The ash from Chile’s volcano, Puyehue, has been spread more than halfway around the world, thanks to some seriously strong winds. It’s hard to believe that a volcanic eruption could affect people halfway around the world! Mother Nature is incredible, as always. She is the most powerful force around–nobody can mess with Mother Nature… especially not the airlines.
Chile’s volcano has halted the travel plans of around 30,000 people. Australian Airlines has grounded some of its domestic services and flights to New Zealand due to the spread of volcanic ash in the air.
The ash from Chile’s volcano has been carried by strong winds “over the southern Atlantic and southern Indian Oceans to Australia and New Zealand.”
On Sunday, national air carrier Qantas grounded all flights to and from Tasmania, Christchurch, Queenstown, and Wellington, concerned about the safety of their passengers and crew. The groundings were then extended to Melbourne and Auckland.
On Monday, Virgin Australia decided to resume some flights, with the belief that conditions are now safe enough to operate.
“Overnight we have been monitoring closely the situation and we now believe that conditions are safe to operate,” Virgin Australia’s Sean Donohue was quoted saying in a statement.
Qantas is supposed to reassess the situation early Monday.
“We believe that it’s absolutely the right thing to ground these services. We will put them back up in the air as soon as possible but it’s a safety first approach for our customers,” Qantas spokeswoman Olivia Wirth told ABC radio.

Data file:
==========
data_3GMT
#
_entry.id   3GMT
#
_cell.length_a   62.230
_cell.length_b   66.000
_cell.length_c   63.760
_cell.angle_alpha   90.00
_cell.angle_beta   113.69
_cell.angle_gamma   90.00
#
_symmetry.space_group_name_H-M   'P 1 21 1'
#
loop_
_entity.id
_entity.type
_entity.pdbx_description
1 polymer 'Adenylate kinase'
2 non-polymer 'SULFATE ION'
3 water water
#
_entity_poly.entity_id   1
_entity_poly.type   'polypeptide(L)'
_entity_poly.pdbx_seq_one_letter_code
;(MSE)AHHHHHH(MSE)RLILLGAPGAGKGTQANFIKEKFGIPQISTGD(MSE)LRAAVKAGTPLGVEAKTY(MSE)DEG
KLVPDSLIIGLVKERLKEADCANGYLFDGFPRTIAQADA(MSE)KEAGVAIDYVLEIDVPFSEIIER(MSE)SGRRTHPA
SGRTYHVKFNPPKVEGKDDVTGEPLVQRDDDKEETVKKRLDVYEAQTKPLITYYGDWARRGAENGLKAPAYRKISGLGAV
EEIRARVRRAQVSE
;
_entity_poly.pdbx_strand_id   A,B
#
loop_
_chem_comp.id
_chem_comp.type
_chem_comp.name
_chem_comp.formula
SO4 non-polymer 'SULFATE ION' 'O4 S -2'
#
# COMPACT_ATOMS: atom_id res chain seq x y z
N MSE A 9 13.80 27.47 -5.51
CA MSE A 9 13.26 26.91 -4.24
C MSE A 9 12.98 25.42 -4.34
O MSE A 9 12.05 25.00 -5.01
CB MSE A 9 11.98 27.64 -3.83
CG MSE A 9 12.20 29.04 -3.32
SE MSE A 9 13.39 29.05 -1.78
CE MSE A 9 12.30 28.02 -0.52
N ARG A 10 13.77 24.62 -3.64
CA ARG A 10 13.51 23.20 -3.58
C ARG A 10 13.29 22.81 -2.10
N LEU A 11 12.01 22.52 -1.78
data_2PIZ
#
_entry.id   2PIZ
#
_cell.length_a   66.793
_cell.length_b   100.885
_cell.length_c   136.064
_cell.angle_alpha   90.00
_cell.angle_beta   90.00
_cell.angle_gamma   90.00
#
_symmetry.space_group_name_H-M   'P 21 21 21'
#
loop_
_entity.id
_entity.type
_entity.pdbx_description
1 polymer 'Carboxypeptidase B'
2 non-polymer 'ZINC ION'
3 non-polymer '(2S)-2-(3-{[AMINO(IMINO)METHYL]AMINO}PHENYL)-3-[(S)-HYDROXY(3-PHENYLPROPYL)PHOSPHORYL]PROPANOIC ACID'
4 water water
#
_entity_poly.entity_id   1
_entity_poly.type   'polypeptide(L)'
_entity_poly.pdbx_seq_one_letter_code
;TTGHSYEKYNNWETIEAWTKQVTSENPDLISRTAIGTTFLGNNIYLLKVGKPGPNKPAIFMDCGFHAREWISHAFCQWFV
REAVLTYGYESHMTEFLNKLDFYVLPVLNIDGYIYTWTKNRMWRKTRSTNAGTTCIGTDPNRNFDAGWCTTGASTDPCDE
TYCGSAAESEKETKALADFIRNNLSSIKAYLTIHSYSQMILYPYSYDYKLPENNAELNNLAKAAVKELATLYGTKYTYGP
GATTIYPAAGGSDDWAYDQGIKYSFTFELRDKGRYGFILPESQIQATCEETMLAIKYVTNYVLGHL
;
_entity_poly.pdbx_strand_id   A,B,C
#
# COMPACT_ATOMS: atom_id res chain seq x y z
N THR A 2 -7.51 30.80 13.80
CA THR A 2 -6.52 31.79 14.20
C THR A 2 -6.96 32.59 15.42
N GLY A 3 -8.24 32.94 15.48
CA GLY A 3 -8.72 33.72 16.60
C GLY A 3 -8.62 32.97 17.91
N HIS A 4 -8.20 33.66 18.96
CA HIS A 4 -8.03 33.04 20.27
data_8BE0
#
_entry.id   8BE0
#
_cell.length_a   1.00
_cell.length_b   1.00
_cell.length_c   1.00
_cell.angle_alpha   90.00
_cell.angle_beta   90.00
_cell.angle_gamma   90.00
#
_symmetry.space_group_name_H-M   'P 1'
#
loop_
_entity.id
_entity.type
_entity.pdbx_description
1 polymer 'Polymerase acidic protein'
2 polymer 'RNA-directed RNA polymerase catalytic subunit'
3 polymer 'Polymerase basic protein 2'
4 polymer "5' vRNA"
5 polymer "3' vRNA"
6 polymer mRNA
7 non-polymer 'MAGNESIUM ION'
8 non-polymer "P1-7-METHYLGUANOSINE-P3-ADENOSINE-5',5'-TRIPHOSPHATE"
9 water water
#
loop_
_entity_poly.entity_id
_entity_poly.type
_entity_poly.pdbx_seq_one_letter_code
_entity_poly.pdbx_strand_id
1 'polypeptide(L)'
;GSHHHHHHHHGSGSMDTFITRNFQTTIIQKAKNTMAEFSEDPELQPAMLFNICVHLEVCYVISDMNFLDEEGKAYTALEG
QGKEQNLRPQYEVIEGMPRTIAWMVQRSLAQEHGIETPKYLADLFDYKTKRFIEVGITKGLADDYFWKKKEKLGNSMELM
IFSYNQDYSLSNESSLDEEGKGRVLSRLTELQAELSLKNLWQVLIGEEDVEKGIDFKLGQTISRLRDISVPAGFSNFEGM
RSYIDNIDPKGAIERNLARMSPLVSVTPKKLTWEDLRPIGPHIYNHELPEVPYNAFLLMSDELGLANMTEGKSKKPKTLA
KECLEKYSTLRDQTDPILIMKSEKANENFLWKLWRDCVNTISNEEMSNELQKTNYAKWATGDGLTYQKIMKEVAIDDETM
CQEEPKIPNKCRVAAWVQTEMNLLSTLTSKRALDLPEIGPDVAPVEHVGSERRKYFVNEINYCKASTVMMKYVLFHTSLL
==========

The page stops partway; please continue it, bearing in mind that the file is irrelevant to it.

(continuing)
Passengers typically get annoyed when flights are cancelled or delayed, but they need to realize that the airlines are, first and foremost, concerned with safety. Nobody should be okay with flying if the conditions are not entirely safe.
“Qantas said it took the precautionary measure until it knew more about the density of the cloud and its possible impact on aircraft.”
Air New Zealand has taken an alternative approach, deciding “it will adjust flight routes and altitudes to avoid the plumes, which New Zealand’s Civil Aviation Authority has warned will be at 20,000-30,000 feet, the cruising altitude for both jet and turboprop aircraft.”
It is likely that Chile’s volcano will have an impact upon Australian air traffic for a few days, given that thousands of passengers have been stranded on either side of the Tasman Sea.
You all know the saying, though… better to be safe than sorry. That appears to be the very motto the Australian and New Zealand airlines have adopted in this situation. Mother Nature is truly a force to be reckoned with.